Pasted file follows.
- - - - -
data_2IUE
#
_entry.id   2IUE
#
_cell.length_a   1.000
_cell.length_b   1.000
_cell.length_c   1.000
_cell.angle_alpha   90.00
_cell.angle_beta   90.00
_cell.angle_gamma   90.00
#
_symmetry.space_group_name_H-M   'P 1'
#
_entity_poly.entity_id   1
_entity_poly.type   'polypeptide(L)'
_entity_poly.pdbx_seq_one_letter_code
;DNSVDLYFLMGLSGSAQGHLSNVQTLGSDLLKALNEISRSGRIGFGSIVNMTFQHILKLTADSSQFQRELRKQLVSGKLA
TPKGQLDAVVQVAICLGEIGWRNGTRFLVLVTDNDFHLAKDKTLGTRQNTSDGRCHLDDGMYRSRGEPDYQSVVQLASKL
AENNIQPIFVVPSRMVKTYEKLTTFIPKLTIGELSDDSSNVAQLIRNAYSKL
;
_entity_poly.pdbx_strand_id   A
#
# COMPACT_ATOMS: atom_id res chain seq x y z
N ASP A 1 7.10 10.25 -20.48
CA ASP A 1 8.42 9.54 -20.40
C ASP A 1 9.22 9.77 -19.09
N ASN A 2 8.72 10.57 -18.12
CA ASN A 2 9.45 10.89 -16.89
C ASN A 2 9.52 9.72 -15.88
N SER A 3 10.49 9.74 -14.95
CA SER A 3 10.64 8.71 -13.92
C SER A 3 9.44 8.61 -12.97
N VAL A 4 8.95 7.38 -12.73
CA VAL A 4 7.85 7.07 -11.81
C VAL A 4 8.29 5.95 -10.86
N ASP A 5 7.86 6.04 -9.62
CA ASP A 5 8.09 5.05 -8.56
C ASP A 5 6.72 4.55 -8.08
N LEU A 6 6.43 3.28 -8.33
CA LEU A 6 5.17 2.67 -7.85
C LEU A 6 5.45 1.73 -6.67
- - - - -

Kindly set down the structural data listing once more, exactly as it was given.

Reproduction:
data_2IUE
#
_entry.id   2IUE
#
_cell.length_a   1.000
_cell.length_b   1.000
_cell.length_c   1.000
_cell.angle_alpha   90.00
_cell.angle_beta   90.00
_cell.angle_gamma   90.00
#
_symmetry.space_group_name_H-M   'P 1'
#
_entity_poly.entity_id   1
_entity_poly.type   'polypeptide(L)'
_entity_poly.pdbx_seq_one_letter_code
;DNSVDLYFLMGLSGSAQGHLSNVQTLGSDLLKALNEISRSGRIGFGSIVNMTFQHILKLTADSSQFQRELRKQLVSGKLA
TPKGQLDAVVQVAICLGEIGWRNGTRFLVLVTDNDFHLAKDKTLGTRQNTSDGRCHLDDGMYRSRGEPDYQSVVQLASKL
AENNIQPIFVVPSRMVKTYEKLTTFIPKLTIGELSDDSSNVAQLIRNAYSKL
;
_entity_poly.pdbx_strand_id   A
#
# COMPACT_ATOMS: atom_id res chain seq x y z
N ASP A 1 7.10 10.25 -20.48
CA ASP A 1 8.42 9.54 -20.40
C ASP A 1 9.22 9.77 -19.09
N ASN A 2 8.72 10.57 -18.12
CA ASN A 2 9.45 10.89 -16.89
C ASN A 2 9.52 9.72 -15.88
N SER A 3 10.49 9.74 -14.95
CA SER A 3 10.64 8.71 -13.92
C SER A 3 9.44 8.61 -12.97
N VAL A 4 8.95 7.38 -12.73
CA VAL A 4 7.85 7.07 -11.81
C VAL A 4 8.29 5.95 -10.86
N ASP A 5 7.86 6.04 -9.62
CA ASP A 5 8.09 5.05 -8.56
C ASP A 5 6.72 4.55 -8.08
N LEU A 6 6.43 3.28 -8.33
CA LEU A 6 5.17 2.67 -7.85
C LEU A 6 5.45 1.73 -6.67